Adapted from Doris Betts’ short story The Ugliest Pilgrim, first published in 1973, VIOLET has book and lyrics by Brian Crawley and music by Jeanine Tesori. Set in 1964, the story follows the strong-willed protagonist (Violet) on her journey North Carolina to Oklahoma, where she hopes a televangelist preacher will “heal” the scar she’s had on her face since she was 13. On the bus trip, she meets Monty and Flick, one white and one black soldier, respectively. Through her disappointment with the preacher, but more importantly through her relationship with Flick, she learns about courage, love, and how to overcome her bitterness. VIOLET is one of the most acclaimed off-Broadway shows of the ‘90s. In true Tesori fashion, the score is an eclectic mix of gospel, rock, country, and R&B, with well-crafted book and lyrics by Crawley.
Often times, musical adaptations of pieces of classic literature struggle to fit all of the important moments from the source material into the musical form. As a result, the stage show can become an abridged, and sometimes cramped, version of the original. VIOLET is really served by the fact that the source material is a short story. Because the original story is itself more compact, the musical is allowed to expand upon the material. This may be one of the reasons that VIOLET is a show of such depth. Tesori and Crawley are really able to flesh out the characters and their relationships with great song moments like “Luck of the Draw” and “Look At Me.”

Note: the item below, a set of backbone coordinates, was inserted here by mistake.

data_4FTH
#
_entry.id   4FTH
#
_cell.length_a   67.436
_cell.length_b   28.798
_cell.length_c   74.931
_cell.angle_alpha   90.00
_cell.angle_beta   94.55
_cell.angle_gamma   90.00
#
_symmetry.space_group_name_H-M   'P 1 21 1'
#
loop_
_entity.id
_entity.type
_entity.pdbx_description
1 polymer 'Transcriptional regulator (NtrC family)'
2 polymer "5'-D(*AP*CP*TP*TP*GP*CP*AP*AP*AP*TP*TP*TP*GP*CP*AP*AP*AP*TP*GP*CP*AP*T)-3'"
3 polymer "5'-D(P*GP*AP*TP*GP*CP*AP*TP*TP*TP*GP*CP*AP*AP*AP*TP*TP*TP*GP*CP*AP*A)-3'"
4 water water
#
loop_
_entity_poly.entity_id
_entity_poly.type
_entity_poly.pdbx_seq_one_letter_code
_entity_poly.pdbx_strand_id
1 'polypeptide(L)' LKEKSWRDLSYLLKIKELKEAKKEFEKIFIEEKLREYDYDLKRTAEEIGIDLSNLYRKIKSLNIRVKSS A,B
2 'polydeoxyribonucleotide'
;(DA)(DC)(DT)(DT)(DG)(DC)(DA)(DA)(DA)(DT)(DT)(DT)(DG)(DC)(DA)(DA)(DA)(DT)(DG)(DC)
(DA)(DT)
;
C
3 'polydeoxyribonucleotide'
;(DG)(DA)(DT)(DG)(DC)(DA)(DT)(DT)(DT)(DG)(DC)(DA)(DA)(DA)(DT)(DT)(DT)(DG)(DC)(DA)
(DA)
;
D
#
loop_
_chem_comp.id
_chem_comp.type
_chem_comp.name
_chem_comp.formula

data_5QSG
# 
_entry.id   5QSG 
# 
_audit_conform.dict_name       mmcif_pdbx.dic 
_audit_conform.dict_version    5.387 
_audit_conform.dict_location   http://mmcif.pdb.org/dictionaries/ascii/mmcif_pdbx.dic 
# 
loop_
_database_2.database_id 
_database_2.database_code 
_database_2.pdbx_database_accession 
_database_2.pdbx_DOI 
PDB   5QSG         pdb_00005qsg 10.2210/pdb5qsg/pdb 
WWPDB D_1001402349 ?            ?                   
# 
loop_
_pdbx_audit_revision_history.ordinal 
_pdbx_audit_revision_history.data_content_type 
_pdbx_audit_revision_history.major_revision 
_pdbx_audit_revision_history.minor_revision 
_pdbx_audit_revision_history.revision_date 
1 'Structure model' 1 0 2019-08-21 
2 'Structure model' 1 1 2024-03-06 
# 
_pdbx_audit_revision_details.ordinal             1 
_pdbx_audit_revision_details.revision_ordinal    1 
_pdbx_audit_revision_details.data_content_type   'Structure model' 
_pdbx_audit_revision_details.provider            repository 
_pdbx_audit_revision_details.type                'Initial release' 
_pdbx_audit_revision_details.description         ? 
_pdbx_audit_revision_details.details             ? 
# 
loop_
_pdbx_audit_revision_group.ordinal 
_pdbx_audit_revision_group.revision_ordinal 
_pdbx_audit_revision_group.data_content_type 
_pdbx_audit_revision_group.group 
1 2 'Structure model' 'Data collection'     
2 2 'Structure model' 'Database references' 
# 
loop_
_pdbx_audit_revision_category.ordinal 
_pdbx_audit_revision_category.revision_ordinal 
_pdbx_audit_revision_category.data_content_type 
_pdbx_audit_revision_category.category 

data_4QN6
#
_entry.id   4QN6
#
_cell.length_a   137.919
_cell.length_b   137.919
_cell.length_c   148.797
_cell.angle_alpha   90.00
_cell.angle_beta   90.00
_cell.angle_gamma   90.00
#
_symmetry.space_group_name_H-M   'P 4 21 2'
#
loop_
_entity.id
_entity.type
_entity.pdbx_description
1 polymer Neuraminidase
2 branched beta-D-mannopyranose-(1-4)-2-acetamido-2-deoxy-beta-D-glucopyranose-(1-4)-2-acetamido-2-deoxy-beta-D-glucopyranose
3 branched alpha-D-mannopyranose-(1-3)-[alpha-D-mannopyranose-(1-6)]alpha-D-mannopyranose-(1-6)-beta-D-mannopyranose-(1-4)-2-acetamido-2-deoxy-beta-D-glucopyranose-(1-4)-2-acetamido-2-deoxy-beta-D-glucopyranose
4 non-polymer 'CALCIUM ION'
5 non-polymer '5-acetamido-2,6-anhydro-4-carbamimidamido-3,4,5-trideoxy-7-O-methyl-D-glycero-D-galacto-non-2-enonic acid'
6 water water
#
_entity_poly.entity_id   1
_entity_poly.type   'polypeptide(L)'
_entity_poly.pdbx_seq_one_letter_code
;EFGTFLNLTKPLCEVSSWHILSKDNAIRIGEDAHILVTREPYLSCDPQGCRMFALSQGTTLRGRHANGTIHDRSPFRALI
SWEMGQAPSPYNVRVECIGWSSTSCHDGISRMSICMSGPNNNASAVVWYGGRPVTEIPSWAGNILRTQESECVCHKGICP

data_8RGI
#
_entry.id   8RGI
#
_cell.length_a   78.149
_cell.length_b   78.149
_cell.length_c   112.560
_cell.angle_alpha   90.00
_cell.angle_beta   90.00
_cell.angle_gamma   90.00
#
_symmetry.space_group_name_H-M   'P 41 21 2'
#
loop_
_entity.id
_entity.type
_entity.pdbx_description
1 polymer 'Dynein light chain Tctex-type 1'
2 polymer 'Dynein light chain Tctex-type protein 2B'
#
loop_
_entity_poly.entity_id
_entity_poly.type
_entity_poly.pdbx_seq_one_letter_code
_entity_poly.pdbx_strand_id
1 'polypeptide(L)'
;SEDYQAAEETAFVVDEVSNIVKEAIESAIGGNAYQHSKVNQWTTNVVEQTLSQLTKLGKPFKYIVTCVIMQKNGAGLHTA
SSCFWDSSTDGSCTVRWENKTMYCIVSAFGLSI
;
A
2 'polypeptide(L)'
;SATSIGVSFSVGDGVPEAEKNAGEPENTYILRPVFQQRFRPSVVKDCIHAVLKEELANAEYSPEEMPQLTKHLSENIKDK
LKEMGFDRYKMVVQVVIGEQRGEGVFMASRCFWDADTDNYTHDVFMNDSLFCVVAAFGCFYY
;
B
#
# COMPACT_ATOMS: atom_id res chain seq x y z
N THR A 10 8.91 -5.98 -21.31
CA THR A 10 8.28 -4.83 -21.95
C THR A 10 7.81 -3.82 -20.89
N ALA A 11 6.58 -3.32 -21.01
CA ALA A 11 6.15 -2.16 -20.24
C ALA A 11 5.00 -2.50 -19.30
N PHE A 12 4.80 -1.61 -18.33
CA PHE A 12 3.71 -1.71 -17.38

VIOLET is a great show for theaters with strong singers looking for an ensemble piece. Also, the cast is multi-generational (including roles for kids) and multi-ethnic. The small to medium size orchestra makes it producible. It’s also a star vehicle for an adult woman, and a teenage girl. One of the most exciting things about VIOLET is that it’s not your typical musical theater fare, but is still incredibly accessible. For information about the production requirements for the show click here.
As with many of the shows in the MTI catalogue based on literature, VIOLET is a good way to expose theatergoers to a new story they might not already be familiar with, while also drawing in fans of the original work who might not typically go to the theater. Also, despite it’s extreme success and acclaim off-Broadway, not to mention numerous awards, VIOLET didn’t have a Broadway run, which means it may be a new treat for many audiences who feel they’ve seen the more familiar shows one too many times.